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## COMP 110 Lab 6, more arrays

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Announcements

- Lab 7 due, Friday 2pm

Today in COMP 110

- Lab 6
- More about arrays
- Program 4 exercise?

Why?

- They are somewhat arbitrary right now

Extra credit policy

- Working on it, but there will probably be some sort of cap
- Basic idea (not finalized) is that extra credit can help pull you up half a letter grade if you’re on the border

Lab 6

- Class solutions posted
- Cool patterns!
- Pat yourself on the back for coming up with interesting stuff
- I made a couple of mistakes
- radius in drawCircle
- setBackground

Lab 6: setting a color

- Set your color before you draw a shape
- Imagine being a painter
- You put your paintbrush on the palette to mix and pick up a color before you touch the paintbrush to the canvas

Lab 6: making methods

- When you write a method
- The method’s name should tell you the method’s purpose
- The parameter names should be descriptive and support the method’s purpose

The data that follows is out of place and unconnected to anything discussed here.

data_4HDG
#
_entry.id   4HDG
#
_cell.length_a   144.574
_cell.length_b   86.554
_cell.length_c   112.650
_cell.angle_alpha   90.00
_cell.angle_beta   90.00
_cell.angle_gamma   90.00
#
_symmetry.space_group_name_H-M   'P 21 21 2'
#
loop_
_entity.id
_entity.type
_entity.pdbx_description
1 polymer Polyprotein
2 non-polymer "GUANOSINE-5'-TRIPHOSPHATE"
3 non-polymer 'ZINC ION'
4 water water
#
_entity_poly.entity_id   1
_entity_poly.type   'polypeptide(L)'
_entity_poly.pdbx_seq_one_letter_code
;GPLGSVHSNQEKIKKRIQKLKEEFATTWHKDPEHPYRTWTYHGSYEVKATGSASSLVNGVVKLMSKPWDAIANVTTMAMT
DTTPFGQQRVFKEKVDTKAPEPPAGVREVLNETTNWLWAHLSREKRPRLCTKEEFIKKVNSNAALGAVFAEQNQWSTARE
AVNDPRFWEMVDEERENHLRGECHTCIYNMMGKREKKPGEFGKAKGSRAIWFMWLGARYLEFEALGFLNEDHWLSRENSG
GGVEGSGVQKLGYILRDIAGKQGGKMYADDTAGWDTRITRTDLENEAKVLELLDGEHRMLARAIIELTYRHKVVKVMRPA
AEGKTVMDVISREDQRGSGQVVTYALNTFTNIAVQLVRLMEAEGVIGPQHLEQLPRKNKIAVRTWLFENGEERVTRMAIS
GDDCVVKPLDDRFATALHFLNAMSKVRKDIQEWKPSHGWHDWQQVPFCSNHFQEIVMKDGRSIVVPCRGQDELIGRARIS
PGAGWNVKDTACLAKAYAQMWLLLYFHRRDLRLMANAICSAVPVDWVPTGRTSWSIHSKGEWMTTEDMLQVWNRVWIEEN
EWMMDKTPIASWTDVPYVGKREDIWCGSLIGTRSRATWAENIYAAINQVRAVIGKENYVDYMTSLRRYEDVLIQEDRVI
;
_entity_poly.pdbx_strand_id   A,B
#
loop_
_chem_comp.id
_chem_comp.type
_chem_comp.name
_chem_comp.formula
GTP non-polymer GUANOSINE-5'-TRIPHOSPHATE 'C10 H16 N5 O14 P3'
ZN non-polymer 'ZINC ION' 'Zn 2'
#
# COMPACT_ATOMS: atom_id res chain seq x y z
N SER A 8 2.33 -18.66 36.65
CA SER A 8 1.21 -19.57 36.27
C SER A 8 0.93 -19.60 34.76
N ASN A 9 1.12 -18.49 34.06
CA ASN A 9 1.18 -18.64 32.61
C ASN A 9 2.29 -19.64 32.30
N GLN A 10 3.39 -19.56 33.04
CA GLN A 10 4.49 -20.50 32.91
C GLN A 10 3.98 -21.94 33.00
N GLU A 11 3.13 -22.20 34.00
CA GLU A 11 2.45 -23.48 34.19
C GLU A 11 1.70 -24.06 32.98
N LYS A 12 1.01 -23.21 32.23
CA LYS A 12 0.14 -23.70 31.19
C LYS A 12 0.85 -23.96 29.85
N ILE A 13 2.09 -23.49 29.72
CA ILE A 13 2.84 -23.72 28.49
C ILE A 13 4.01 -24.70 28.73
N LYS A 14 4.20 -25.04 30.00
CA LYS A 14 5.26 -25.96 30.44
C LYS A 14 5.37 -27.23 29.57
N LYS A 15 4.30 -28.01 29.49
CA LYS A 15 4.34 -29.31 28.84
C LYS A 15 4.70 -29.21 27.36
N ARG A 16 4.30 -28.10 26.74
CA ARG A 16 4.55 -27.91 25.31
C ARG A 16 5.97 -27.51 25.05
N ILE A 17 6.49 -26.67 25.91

publicstaticvoid drawRect(Graphics g, int x, int y, int radius)

when you really meant

publicstaticvoid drawSquare(Graphics g, int x, int y, int side)

Lab 6: setRandomColor

- Important to know how to convert from one range to another
- Useful in many situations
- Scaling images
- Converting mouse clicks to regions on your user interface (for example, the grid cells in Program 4)
- Drawing parametric functions, or doing computations with parametric functions

Lab 6: setRandomColor

- Math.random() returns a value in the range [0.0, 1.0)
- In other words
- 0.0 <= Math.random() < 1.0

0.0

1.0

Lab 6: setRandomColor

- We want 5 colors, chosen randomly
- How do we choose them?
- Divide our range into 5 subranges
- Decide which subrange maps to which color